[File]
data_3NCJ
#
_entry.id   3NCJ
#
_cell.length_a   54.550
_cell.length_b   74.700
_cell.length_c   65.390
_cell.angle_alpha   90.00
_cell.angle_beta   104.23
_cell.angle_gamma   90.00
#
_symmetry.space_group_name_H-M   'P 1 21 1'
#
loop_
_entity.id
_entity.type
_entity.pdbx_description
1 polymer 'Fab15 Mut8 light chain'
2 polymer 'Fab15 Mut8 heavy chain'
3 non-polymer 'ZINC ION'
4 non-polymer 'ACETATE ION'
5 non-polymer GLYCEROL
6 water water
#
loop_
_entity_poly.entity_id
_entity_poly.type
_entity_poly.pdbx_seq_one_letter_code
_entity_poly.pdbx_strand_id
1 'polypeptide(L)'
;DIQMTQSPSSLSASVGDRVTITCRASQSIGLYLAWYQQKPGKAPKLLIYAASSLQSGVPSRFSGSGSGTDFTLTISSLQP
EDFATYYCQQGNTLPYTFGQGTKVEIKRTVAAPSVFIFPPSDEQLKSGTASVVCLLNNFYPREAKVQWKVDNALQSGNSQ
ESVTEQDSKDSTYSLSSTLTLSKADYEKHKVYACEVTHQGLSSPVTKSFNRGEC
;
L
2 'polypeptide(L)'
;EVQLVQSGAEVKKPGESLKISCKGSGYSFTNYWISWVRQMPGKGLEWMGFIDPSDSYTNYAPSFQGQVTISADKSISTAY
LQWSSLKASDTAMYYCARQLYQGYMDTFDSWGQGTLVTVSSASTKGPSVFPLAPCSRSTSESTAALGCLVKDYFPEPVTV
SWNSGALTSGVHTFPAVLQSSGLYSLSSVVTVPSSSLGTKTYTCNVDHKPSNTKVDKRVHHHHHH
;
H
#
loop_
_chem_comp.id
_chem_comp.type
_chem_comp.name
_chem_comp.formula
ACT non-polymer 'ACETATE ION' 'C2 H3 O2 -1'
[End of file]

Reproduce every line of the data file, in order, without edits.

data_3NCJ
#
_entry.id   3NCJ
#
_cell.length_a   54.550
_cell.length_b   74.700
_cell.length_c   65.390
_cell.angle_alpha   90.00
_cell.angle_beta   104.23
_cell.angle_gamma   90.00
#
_symmetry.space_group_name_H-M   'P 1 21 1'
#
loop_
_entity.id
_entity.type
_entity.pdbx_description
1 polymer 'Fab15 Mut8 light chain'
2 polymer 'Fab15 Mut8 heavy chain'
3 non-polymer 'ZINC ION'
4 non-polymer 'ACETATE ION'
5 non-polymer GLYCEROL
6 water water
#
loop_
_entity_poly.entity_id
_entity_poly.type
_entity_poly.pdbx_seq_one_letter_code
_entity_poly.pdbx_strand_id
1 'polypeptide(L)'
;DIQMTQSPSSLSASVGDRVTITCRASQSIGLYLAWYQQKPGKAPKLLIYAASSLQSGVPSRFSGSGSGTDFTLTISSLQP
EDFATYYCQQGNTLPYTFGQGTKVEIKRTVAAPSVFIFPPSDEQLKSGTASVVCLLNNFYPREAKVQWKVDNALQSGNSQ
ESVTEQDSKDSTYSLSSTLTLSKADYEKHKVYACEVTHQGLSSPVTKSFNRGEC
;
L
2 'polypeptide(L)'
;EVQLVQSGAEVKKPGESLKISCKGSGYSFTNYWISWVRQMPGKGLEWMGFIDPSDSYTNYAPSFQGQVTISADKSISTAY
LQWSSLKASDTAMYYCARQLYQGYMDTFDSWGQGTLVTVSSASTKGPSVFPLAPCSRSTSESTAALGCLVKDYFPEPVTV
SWNSGALTSGVHTFPAVLQSSGLYSLSSVVTVPSSSLGTKTYTCNVDHKPSNTKVDKRVHHHHHH
;
H
#
loop_
_chem_comp.id
_chem_comp.type
_chem_comp.name
_chem_comp.formula
ACT non-polymer 'ACETATE ION' 'C2 H3 O2 -1'